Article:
Ben Nicholson, ‘Olympic Fragment’, 1965, Skinner

Plate Size: 8 x 9.75 in. (20.3 x 24.6 cm), framed.

Signature: Numbered, signed, and dated "31/50 Nicholson 65" in pencil l.l., identified on a label from the Nielsen Gallery, Boston, affixed to the backing.

Publisher: Ganymed and Marlborough, London (Lafranca, L9)

A Maine Estate

About Ben Nicholson

A pioneer of abstract art in England, Ben Nicholson’s dedication to Modernism was profound. Though he began painting traditional still lifes and landscapes in England, an early-career visit to Paris and introduction to Cubism drastically altered the course of his career. Nicholson's exposure to Pablo Picasso’s work inspired him to incorporate abstract elements into his compositions, and soon to abandon representational art altogether. His later friendships with Georges Braque and Piet Mondrian taught Nicholson to paint with geometric lines (which he soon translated into relief carving.) At the rise of WWII, Nicholson moved to Cromwell, England, where he established the St. Ives School for the abstract movement. Shortly after and along with Russian sculptor Naum Gabo, Nicholson published a Constructivist manifesto, after which he was praised for bringing the movement to London.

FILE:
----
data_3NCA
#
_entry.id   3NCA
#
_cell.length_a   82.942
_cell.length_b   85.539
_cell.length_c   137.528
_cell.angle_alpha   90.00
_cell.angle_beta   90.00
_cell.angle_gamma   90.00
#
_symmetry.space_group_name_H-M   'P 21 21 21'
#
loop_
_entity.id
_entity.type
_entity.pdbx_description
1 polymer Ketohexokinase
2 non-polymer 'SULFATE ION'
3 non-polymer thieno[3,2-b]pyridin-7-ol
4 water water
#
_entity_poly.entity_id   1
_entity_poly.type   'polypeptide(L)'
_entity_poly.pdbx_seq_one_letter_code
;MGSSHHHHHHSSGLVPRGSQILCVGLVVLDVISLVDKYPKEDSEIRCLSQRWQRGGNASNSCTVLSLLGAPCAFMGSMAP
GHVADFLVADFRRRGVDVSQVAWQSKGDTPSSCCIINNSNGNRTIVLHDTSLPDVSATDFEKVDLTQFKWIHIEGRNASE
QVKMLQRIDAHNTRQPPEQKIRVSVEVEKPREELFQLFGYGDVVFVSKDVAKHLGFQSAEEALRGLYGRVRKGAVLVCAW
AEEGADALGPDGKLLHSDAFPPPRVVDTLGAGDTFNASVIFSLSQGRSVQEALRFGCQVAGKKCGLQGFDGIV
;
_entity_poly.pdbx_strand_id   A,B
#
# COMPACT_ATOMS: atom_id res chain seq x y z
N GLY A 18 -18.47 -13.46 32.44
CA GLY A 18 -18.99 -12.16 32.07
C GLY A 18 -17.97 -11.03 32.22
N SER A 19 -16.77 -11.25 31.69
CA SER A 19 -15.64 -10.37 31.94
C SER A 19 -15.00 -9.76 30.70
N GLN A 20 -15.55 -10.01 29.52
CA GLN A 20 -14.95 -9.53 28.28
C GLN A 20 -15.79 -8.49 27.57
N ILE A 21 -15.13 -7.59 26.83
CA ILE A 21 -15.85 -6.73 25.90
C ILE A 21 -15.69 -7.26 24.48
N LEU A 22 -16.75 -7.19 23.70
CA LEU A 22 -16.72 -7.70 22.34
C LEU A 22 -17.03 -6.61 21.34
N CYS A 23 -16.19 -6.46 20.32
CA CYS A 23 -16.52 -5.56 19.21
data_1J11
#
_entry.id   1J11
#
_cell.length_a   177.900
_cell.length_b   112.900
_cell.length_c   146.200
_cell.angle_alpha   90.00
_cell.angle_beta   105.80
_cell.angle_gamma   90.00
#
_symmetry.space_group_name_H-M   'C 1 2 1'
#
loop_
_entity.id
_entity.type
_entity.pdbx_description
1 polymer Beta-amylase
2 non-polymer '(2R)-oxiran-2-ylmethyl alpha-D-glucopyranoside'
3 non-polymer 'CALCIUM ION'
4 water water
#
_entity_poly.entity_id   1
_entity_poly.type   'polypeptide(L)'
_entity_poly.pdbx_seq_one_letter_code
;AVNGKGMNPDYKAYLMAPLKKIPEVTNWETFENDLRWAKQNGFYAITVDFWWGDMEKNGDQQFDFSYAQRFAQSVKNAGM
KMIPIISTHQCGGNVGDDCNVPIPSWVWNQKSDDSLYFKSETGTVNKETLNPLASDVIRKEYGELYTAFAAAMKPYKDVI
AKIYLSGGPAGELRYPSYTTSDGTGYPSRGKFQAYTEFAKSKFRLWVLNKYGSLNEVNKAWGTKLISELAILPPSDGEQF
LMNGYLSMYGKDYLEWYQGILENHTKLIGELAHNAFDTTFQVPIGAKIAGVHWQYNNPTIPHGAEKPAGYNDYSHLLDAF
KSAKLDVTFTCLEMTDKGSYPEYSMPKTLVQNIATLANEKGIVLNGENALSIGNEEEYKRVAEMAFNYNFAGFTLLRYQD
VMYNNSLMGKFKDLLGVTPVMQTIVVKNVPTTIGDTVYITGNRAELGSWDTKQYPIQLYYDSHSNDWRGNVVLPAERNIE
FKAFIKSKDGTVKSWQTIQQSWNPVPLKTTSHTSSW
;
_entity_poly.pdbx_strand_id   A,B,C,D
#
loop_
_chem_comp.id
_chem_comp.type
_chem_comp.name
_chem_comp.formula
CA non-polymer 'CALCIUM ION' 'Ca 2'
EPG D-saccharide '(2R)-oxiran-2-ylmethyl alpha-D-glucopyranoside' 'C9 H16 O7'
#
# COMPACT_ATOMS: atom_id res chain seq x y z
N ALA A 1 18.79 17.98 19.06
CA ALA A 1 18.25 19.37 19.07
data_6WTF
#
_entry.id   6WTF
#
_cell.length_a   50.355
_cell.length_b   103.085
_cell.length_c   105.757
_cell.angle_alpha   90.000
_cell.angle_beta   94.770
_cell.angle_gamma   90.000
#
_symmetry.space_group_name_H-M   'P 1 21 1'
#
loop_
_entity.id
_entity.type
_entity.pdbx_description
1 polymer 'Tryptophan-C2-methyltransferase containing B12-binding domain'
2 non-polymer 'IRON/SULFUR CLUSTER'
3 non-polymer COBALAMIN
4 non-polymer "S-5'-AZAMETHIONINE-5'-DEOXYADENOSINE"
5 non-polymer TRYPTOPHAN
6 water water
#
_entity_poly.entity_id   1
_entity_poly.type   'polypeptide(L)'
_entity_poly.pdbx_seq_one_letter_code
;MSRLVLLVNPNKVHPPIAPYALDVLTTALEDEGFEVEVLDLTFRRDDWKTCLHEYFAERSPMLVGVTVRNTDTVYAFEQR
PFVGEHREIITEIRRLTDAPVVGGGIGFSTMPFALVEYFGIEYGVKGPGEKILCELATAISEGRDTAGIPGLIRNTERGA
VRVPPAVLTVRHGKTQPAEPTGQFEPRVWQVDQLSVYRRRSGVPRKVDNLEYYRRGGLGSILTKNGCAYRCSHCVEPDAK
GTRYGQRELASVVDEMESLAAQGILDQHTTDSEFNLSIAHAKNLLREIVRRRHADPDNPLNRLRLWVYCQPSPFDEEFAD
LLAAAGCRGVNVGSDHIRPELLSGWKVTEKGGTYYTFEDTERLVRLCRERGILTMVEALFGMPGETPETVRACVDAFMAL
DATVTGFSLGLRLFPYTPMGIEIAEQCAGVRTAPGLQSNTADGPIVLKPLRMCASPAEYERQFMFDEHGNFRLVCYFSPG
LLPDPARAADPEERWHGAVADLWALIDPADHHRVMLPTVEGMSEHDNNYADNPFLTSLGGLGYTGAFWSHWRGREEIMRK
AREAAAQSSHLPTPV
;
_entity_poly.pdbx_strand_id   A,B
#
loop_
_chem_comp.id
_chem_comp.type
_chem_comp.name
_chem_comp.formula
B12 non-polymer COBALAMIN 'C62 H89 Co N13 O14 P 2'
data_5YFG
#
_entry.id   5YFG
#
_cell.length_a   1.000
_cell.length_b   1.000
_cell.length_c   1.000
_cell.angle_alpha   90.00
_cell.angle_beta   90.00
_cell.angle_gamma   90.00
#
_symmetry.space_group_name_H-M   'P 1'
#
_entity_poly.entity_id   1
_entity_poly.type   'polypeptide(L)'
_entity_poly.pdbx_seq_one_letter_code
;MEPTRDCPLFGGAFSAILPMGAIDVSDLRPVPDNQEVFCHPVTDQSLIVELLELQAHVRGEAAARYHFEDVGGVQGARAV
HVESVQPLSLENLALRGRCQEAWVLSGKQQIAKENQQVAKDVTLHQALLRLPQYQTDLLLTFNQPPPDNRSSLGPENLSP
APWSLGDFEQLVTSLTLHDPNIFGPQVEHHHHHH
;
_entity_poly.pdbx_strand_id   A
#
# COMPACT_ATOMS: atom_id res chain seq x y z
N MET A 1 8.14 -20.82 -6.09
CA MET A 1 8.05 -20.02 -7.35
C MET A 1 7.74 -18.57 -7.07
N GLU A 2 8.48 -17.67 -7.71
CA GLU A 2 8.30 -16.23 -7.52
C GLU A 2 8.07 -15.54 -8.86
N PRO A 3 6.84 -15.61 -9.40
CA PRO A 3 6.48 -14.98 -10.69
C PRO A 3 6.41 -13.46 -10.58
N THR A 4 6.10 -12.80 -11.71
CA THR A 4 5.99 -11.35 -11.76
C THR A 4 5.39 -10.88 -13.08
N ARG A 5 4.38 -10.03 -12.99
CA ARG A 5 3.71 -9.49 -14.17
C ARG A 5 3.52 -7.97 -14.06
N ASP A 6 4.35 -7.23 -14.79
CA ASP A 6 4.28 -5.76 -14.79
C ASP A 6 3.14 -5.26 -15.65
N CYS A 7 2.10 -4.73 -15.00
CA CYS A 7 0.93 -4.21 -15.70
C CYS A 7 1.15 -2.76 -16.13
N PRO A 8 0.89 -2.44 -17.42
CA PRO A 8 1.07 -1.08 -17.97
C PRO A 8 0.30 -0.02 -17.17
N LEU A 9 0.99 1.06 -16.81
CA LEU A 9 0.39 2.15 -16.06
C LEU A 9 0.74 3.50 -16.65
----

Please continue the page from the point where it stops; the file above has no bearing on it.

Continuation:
British, 1894-1982